During George Bush’s first term, Dick Cheney told former Treasury Secretary Paul O’Neill that “Reagan proved deficits don’t matter”. In a recent article in the Wall St Journal, Karl Rove argued that the nation’s most pressing issue is the reduction of the deficit, and that Obama is angering voters with his domestic spending program.
Why the change of tune?
It certainly has nothing to do with a renewed sense of fiscal responsibility. Writes Matt Taibbi:
It’s time to stop talking in coded language about this stuff and just
admit that we’re in a survival drama, with too many mouths and not
enough food in the lifeboat. Last fall, when Lloyd Blankfein’s bonus
was at stake, the economy was an urgent international emergency and no
limit was placed on how much money could be borrowed to stave off The
Unimaginable. But now, when unemployment in the general population is
soaring and the middle class is quickly turning into an underclass,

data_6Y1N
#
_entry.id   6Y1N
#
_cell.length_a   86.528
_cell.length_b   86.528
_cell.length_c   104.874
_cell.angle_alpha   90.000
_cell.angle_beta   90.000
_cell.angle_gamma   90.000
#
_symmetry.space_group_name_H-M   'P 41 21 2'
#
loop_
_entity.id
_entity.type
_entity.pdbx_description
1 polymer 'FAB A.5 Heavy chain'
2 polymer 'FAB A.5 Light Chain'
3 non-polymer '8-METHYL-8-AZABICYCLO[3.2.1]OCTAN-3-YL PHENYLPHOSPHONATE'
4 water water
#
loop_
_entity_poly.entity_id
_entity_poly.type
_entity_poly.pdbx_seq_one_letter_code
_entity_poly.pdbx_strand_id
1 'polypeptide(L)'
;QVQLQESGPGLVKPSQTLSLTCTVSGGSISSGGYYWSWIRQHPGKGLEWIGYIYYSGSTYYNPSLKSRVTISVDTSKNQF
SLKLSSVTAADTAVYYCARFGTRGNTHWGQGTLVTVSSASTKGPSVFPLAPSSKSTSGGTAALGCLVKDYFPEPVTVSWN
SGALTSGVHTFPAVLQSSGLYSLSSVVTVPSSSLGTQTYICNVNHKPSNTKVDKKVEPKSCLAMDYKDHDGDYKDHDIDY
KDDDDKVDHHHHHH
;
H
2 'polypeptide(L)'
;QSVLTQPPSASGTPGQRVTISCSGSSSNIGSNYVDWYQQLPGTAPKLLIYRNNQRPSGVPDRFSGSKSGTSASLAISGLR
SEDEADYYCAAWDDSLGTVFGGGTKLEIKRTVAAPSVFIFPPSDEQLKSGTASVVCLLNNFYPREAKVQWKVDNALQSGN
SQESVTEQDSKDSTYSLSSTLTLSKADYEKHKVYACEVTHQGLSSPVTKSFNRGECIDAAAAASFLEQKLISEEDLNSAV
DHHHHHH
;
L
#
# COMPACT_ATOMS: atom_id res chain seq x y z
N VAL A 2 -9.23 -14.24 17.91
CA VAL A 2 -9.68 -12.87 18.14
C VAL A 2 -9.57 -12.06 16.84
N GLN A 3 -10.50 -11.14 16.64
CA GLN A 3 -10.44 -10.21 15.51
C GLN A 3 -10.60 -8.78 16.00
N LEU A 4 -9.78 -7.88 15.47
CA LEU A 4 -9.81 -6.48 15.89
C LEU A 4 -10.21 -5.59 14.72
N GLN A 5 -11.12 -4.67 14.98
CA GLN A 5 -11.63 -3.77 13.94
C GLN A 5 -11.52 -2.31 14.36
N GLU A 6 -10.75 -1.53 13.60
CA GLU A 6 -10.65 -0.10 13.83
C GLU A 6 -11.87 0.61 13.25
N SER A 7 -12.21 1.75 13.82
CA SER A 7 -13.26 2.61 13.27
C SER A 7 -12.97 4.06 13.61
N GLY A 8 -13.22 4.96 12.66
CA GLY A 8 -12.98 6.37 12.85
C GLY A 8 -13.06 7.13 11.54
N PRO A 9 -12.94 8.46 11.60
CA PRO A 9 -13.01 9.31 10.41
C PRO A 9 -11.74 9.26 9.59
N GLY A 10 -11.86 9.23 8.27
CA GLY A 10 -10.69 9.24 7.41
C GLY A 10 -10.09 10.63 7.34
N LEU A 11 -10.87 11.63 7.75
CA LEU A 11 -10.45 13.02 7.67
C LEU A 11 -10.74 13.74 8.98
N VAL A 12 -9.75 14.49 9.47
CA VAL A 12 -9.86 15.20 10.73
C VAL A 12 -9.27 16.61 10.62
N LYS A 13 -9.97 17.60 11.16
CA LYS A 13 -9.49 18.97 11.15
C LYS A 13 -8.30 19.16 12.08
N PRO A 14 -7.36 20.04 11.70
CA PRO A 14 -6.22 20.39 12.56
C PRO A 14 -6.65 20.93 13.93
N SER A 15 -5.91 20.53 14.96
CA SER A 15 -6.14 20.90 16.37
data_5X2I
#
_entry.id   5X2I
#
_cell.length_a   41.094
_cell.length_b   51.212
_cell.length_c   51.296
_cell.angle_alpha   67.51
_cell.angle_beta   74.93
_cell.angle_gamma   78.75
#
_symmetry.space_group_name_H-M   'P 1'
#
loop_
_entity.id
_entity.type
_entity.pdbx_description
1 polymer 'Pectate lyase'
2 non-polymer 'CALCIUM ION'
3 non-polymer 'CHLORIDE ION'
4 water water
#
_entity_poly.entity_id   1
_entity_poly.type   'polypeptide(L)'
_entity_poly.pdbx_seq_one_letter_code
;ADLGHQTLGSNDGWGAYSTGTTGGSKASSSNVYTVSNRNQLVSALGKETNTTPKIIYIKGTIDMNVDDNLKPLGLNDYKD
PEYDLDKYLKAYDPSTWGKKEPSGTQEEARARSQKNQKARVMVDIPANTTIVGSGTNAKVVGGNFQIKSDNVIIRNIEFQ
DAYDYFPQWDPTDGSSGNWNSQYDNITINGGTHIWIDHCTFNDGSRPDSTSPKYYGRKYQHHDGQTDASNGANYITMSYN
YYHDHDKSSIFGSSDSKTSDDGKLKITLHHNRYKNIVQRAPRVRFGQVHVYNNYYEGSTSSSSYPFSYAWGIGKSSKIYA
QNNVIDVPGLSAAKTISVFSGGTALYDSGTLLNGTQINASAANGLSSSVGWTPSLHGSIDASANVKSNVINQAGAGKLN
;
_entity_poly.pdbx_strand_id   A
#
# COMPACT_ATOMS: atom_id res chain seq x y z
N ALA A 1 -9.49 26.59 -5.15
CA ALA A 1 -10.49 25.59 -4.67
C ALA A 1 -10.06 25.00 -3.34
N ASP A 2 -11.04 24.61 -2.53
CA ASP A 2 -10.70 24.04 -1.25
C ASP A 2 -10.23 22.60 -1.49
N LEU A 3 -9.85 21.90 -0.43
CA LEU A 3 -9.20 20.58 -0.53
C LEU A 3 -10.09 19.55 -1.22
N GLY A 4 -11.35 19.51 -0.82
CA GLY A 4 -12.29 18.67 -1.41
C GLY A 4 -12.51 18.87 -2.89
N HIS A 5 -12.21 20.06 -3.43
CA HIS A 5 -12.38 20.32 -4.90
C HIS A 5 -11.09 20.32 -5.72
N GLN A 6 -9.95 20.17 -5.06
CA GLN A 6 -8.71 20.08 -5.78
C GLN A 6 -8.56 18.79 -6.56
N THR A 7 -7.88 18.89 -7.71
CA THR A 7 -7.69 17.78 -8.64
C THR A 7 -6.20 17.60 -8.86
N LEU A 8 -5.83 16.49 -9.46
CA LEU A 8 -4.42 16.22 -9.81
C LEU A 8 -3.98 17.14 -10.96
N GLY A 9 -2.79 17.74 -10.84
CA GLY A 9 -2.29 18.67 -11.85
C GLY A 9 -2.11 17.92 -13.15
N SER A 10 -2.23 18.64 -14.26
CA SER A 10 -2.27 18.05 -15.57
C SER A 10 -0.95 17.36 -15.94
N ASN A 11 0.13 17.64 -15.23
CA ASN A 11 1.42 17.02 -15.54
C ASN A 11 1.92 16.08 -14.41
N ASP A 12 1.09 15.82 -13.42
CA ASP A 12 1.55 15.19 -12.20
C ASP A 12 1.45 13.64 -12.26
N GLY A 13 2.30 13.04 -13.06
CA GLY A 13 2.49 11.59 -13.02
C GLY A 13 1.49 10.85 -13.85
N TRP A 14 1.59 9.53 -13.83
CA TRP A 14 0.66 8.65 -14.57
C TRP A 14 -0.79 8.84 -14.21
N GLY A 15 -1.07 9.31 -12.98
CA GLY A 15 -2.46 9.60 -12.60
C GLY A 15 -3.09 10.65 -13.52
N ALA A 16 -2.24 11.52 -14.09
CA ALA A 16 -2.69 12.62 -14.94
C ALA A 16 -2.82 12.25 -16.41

suddenly we’re putting on our tweed jackets and talking in professorial
tones about the dangers of deficits and fiscal irresponsibility.
U.S debt levels are enormous, there is no doubt about that. But when the government spends over $8 trillion bailing out financial institutions with Republican consent, it’s time to call B.S when they make a fuss over stimulus spending that amounts to less than a 10th of that.
The truth is, the ballooning deficit isn’t really a problem – at least not at the moment. Government spending is an absolute necessity in a deep recession. When private capital dries up, only the government has the necessary spending and borrowing power to reverse the inevitable economic contraction. If it has to go into deeper debt, then so be it. It is better than risking a complete economic meltdown.
The Republican’s new found obsession with reducing the deficit is not
just deeply hypocritical, it is a dangerous political scam that
ultimately aims to stop government spending on the poor. Deficits can be taken care of when times are good. When times are bad,
worrying about debt only exacerbates the problem, most of all for
working people who desperately need a life line.
If the argument to curb domestic spending succeeds, unemployment and foreclosures will continue to rise. Republicans surely know this given the data, and most likely, they just don’t care.
(photo by a.tanski)
Ben Cohen is the editor and founder of The Daily Banter. He lives in Washington DC where he does podcasts, teaches Martial Arts, and tries to be a good father. He would be extremely disturbed if you took him too seriously.